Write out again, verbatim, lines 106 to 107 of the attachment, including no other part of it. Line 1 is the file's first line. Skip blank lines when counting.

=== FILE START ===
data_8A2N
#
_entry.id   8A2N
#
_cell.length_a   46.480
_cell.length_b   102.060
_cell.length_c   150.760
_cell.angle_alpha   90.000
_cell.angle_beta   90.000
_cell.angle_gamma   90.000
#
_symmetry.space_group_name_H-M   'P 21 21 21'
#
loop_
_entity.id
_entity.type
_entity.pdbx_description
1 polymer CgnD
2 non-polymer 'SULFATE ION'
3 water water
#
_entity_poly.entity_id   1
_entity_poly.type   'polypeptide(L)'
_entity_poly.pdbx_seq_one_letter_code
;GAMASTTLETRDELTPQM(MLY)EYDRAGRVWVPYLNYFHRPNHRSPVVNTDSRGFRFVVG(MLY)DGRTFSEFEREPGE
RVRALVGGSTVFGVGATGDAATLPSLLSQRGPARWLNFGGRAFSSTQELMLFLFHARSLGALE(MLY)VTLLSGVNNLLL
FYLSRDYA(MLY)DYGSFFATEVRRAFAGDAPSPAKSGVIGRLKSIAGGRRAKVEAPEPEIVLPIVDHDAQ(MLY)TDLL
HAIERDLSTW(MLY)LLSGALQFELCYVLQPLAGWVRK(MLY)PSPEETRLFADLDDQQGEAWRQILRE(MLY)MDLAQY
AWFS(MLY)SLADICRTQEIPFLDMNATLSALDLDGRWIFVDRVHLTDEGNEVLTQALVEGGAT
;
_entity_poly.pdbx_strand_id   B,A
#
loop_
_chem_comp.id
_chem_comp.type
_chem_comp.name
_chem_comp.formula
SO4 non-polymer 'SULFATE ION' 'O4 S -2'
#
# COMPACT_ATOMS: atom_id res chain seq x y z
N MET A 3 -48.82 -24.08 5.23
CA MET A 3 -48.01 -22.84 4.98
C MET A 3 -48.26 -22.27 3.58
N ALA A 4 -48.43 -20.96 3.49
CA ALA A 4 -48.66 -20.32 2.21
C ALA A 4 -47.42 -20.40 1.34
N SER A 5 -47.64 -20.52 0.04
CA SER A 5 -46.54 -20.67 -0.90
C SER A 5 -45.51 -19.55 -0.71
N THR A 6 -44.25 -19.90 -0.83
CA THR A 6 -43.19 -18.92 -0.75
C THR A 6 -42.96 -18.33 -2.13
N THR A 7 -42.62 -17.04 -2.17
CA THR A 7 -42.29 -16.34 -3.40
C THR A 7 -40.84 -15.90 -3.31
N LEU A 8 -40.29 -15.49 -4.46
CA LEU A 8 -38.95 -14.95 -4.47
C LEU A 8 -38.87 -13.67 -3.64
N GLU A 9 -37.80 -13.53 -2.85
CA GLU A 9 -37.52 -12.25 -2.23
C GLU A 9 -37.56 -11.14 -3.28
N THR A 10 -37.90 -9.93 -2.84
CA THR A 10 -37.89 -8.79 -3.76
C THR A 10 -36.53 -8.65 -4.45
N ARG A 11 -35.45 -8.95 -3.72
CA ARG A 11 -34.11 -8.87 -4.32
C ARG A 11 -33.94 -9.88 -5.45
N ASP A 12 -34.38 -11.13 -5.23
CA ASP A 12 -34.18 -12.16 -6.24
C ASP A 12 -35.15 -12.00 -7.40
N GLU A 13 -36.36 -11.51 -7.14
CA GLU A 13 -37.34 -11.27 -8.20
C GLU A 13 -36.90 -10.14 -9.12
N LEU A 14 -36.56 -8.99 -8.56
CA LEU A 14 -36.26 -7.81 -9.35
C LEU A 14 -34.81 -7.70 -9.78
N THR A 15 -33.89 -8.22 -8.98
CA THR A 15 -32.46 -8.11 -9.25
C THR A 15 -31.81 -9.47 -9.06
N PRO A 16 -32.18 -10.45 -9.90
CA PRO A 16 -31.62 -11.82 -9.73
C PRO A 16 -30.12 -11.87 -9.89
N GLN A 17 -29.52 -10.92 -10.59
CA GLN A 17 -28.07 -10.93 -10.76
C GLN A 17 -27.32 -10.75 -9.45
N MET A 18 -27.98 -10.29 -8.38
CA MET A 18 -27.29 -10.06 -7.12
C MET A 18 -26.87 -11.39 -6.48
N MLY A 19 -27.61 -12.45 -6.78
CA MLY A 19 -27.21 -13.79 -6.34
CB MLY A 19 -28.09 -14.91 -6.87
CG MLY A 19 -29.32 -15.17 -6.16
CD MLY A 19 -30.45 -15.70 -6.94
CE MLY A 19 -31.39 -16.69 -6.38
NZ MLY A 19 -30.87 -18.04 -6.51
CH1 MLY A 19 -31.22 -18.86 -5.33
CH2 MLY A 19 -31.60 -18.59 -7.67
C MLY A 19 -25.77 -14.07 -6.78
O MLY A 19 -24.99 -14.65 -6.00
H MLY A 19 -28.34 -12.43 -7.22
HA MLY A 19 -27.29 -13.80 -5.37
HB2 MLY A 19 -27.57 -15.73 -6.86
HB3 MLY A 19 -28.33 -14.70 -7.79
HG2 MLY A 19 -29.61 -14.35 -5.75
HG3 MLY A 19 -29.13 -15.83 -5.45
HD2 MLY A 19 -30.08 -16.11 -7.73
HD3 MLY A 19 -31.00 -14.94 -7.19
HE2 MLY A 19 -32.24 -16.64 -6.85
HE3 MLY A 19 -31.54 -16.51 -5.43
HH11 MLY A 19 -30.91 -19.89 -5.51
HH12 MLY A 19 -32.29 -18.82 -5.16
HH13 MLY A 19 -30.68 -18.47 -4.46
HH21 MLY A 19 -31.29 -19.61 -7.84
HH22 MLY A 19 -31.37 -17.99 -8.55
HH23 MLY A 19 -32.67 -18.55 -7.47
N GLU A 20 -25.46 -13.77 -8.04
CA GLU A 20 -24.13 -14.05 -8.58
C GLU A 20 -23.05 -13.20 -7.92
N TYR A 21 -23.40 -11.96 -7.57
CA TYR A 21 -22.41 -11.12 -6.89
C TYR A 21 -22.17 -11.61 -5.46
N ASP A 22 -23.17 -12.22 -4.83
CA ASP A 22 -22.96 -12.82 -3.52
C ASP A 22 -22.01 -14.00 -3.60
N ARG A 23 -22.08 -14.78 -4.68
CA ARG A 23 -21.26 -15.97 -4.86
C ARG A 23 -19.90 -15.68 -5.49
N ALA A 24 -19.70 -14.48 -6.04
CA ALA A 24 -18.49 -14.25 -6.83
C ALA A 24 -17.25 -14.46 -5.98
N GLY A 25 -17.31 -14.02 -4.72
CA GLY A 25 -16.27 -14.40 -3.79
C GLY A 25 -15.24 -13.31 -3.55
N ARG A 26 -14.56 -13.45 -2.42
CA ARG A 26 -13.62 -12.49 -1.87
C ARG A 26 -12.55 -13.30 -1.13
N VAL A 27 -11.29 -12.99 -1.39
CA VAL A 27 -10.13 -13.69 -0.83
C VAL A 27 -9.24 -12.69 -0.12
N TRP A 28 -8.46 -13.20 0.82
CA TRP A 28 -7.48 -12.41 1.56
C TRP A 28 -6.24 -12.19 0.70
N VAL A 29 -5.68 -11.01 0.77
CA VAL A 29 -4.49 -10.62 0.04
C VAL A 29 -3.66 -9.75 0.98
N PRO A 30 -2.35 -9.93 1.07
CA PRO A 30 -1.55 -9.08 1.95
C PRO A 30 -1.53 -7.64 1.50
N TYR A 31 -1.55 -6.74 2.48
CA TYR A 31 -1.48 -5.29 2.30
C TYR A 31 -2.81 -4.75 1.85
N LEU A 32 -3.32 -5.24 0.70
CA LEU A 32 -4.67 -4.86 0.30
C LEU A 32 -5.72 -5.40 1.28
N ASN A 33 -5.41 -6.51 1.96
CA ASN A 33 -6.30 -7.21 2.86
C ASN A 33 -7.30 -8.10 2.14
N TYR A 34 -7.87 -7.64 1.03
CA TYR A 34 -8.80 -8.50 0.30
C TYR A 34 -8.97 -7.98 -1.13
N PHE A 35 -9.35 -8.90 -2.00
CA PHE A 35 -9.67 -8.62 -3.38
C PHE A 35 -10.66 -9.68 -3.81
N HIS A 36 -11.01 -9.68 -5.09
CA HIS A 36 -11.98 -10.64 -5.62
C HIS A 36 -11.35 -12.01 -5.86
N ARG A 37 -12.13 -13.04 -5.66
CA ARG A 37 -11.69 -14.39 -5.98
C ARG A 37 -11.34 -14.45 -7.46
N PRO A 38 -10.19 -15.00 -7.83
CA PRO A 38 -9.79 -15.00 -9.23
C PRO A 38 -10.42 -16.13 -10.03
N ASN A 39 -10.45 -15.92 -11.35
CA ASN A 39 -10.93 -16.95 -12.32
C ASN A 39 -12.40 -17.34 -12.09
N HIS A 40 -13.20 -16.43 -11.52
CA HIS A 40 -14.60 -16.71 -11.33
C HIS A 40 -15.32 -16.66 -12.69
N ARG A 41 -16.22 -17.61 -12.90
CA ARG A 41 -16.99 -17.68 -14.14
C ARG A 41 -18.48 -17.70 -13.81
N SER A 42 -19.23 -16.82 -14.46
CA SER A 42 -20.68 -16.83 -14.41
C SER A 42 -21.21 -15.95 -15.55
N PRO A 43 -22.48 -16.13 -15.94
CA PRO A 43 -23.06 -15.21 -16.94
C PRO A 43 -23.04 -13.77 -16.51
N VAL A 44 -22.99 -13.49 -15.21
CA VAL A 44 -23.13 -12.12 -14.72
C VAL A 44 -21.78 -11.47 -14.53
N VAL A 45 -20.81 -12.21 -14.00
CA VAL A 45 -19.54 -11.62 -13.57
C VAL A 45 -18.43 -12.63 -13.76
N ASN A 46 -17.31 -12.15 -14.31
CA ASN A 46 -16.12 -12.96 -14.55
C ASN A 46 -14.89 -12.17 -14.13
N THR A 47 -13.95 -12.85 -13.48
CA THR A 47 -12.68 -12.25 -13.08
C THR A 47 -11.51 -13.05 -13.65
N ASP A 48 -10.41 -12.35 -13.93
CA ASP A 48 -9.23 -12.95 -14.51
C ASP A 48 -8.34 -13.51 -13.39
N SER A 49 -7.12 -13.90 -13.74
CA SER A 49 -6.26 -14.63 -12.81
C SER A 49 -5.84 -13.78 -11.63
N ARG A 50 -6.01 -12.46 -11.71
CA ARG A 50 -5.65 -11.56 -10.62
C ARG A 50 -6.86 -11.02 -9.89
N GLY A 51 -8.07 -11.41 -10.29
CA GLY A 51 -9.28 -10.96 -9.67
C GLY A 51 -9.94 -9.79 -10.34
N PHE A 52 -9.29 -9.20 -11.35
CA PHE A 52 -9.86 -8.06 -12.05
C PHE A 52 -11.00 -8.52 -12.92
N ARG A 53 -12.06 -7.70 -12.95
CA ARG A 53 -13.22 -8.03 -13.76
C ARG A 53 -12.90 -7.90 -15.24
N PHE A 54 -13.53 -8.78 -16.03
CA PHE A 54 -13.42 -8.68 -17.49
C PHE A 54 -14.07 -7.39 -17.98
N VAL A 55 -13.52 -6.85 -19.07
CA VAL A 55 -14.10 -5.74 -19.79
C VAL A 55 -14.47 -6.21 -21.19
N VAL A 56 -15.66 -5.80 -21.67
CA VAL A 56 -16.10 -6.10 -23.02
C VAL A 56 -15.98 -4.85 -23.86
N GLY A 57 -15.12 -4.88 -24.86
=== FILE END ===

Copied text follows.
HD2 MLY A 19 -30.08 -16.11 -7.73
HD3 MLY A 19 -31.00 -14.94 -7.19